innen_oda likes this.
  10. Stanislav

    Stanislav Well-Known Member

    ...which seems to be the point, yes. This is an interesting concept - a course provider that is a charity. Their hope is for students to partner with locally-accredited institutions, which would be awarding credits and degrees. Euclid is there to pick up the slack if local option is not available - which, incidentally, is the whole declared point of Euclid. It's hard to tell for sure because track record is thin, but there is evidence Euclid had transitioned from a vanity project of Fr. Laurent and friends into something resembling a real institution. That would not be unprecedented.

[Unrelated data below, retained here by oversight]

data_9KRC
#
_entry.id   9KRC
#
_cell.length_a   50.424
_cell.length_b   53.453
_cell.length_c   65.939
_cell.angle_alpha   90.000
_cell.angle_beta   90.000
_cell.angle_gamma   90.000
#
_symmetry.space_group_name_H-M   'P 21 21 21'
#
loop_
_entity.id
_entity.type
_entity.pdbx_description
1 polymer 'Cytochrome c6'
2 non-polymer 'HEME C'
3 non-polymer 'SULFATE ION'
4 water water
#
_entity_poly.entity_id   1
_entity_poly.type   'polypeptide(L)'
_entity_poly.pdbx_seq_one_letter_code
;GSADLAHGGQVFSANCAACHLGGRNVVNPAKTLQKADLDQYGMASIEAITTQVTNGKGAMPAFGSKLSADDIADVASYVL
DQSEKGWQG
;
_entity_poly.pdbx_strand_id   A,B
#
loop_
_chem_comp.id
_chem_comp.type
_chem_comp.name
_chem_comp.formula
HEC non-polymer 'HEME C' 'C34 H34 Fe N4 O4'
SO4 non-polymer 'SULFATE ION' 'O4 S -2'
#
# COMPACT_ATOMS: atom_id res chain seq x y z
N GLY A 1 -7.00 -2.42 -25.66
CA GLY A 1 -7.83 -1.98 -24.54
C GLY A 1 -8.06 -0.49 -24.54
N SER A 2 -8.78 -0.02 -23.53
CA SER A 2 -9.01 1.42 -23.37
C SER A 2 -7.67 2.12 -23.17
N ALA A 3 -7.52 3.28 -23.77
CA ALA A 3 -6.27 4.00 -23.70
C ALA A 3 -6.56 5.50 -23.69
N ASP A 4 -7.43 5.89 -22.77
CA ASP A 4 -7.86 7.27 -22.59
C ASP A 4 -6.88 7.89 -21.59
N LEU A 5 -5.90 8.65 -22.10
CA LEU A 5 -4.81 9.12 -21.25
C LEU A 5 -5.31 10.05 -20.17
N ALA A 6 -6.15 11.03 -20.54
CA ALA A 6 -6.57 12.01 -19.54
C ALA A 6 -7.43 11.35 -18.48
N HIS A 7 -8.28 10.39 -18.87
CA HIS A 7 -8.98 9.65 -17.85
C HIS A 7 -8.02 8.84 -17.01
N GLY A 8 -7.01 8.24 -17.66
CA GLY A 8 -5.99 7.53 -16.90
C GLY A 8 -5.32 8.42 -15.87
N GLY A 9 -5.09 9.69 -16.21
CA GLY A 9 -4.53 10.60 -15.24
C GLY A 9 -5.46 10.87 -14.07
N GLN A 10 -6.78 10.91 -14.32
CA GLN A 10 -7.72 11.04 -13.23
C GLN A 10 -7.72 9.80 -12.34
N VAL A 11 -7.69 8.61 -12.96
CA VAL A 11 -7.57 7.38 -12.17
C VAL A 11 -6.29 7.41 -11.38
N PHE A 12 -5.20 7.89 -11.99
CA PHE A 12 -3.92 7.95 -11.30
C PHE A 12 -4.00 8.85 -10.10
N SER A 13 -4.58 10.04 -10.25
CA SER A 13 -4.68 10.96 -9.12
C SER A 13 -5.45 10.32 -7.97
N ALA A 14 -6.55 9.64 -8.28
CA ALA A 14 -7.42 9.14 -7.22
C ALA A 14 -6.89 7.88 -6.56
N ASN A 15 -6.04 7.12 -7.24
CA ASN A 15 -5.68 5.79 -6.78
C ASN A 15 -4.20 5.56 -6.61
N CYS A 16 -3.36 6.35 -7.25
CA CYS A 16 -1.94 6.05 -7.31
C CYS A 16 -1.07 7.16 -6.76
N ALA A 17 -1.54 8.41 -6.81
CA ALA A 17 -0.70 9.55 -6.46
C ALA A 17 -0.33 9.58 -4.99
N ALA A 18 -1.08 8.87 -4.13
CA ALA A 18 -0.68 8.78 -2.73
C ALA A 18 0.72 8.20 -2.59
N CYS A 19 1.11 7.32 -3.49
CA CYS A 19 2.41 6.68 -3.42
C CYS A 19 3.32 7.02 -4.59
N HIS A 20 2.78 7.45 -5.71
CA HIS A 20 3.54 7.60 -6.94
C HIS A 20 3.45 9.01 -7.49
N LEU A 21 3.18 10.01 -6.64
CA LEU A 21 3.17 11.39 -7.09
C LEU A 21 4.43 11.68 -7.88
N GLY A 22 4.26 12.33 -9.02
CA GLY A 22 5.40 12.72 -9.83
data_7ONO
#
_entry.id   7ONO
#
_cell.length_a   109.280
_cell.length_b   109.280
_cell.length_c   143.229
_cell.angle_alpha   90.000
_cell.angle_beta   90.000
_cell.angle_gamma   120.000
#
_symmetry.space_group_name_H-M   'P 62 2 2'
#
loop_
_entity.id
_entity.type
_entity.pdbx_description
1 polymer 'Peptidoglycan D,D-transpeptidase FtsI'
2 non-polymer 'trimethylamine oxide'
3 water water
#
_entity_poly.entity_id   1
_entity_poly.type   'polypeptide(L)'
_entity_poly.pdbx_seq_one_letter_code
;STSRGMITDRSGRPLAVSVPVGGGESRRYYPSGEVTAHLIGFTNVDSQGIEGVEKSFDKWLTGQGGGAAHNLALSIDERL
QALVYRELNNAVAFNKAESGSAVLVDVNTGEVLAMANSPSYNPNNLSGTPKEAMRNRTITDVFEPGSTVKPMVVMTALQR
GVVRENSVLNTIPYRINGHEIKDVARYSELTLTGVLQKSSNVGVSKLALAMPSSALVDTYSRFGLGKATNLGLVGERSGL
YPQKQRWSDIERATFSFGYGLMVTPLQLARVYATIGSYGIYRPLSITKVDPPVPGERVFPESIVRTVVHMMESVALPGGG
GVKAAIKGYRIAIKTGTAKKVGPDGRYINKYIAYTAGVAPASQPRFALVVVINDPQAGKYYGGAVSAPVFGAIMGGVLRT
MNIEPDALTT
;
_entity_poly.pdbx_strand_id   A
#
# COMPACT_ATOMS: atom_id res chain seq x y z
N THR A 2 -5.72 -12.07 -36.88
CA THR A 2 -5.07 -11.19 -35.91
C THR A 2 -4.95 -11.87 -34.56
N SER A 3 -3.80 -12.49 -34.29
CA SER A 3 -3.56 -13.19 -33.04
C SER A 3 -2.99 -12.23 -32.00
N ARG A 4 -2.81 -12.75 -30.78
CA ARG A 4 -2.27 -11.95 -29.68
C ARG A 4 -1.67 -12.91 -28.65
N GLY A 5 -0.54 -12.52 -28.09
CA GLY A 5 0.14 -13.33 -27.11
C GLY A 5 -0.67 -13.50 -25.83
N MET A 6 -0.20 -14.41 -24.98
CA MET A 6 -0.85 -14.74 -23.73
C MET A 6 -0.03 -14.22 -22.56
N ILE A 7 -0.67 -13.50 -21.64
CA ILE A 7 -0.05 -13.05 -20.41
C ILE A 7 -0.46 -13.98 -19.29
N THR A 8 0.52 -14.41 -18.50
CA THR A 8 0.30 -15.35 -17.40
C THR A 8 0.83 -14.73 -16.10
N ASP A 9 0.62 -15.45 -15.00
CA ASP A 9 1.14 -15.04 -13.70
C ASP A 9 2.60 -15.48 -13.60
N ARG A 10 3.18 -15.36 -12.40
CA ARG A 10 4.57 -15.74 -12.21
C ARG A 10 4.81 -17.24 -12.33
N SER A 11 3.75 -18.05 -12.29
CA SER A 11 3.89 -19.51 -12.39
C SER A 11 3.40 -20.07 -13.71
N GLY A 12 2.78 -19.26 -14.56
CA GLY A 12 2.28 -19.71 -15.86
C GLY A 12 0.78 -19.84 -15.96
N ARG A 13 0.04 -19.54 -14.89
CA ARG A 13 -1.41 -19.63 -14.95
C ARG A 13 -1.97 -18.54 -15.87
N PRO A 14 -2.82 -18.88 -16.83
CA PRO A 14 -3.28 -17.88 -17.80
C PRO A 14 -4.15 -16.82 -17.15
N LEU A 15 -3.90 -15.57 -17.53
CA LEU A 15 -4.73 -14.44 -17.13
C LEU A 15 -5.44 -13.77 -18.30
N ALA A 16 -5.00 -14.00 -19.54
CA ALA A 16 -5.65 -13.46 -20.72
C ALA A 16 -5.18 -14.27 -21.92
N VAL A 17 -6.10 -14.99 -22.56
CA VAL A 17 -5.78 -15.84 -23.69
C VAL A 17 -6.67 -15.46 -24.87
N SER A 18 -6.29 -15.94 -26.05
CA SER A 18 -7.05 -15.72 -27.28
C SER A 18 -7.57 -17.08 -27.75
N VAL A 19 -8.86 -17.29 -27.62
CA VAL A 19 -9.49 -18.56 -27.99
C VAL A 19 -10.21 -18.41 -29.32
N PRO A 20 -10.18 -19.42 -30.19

Here's the founder of NextGenU: https://www.spph.ubc.ca/person/erica-frank/ . She's a full professor and Canada Research Chair (a very prestigious thing) at the University of British Columbia. NextGenU ran courses it designed at accredited schools (including Uniformed Services University of Health Sciences), and published action research in peer reviewed journals. They try to build a residency program in San Antonio. So yes, this thing is a sincere effort. It may well turn out that Dr. Frank was too ambitious and the thing will collapse - but again, it may not. In the meantime, programs they offer do have value. Is this enough of a reason to go get a Euclid degree? Probably not, but I wouldn't blame someone for doing it. Especially if "you're from a developing nation and want to help your local area".